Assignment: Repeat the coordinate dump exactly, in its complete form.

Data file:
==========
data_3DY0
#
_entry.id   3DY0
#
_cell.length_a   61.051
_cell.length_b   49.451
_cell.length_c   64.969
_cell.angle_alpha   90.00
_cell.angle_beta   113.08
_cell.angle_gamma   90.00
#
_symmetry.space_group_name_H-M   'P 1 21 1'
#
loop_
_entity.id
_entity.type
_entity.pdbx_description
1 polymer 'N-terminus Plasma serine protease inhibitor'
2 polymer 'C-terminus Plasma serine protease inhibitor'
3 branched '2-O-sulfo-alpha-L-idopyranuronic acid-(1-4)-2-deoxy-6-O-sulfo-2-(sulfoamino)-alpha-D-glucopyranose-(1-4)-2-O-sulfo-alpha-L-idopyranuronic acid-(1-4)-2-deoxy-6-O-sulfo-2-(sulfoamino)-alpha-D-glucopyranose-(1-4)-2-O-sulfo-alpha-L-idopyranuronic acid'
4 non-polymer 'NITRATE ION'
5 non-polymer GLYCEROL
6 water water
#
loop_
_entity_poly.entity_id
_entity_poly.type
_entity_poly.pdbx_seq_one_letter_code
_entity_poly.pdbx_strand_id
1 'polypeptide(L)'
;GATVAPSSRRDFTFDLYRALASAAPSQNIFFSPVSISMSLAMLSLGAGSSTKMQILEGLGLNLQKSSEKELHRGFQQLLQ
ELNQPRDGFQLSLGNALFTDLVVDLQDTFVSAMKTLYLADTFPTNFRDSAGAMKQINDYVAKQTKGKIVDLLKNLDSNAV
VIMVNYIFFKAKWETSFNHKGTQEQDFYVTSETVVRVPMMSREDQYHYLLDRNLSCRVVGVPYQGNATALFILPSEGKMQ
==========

data_3DY0
#
_entry.id   3DY0
#
_cell.length_a   61.051
_cell.length_b   49.451
_cell.length_c   64.969
_cell.angle_alpha   90.00
_cell.angle_beta   113.08
_cell.angle_gamma   90.00
#
_symmetry.space_group_name_H-M   'P 1 21 1'
#
loop_
_entity.id
_entity.type
_entity.pdbx_description
1 polymer 'N-terminus Plasma serine protease inhibitor'
2 polymer 'C-terminus Plasma serine protease inhibitor'
3 branched '2-O-sulfo-alpha-L-idopyranuronic acid-(1-4)-2-deoxy-6-O-sulfo-2-(sulfoamino)-alpha-D-glucopyranose-(1-4)-2-O-sulfo-alpha-L-idopyranuronic acid-(1-4)-2-deoxy-6-O-sulfo-2-(sulfoamino)-alpha-D-glucopyranose-(1-4)-2-O-sulfo-alpha-L-idopyranuronic acid'
4 non-polymer 'NITRATE ION'
5 non-polymer GLYCEROL
6 water water
#
loop_
_entity_poly.entity_id
_entity_poly.type
_entity_poly.pdbx_seq_one_letter_code
_entity_poly.pdbx_strand_id
1 'polypeptide(L)'
;GATVAPSSRRDFTFDLYRALASAAPSQNIFFSPVSISMSLAMLSLGAGSSTKMQILEGLGLNLQKSSEKELHRGFQQLLQ
ELNQPRDGFQLSLGNALFTDLVVDLQDTFVSAMKTLYLADTFPTNFRDSAGAMKQINDYVAKQTKGKIVDLLKNLDSNAV
VIMVNYIFFKAKWETSFNHKGTQEQDFYVTSETVVRVPMMSREDQYHYLLDRNLSCRVVGVPYQGNATALFILPSEGKMQ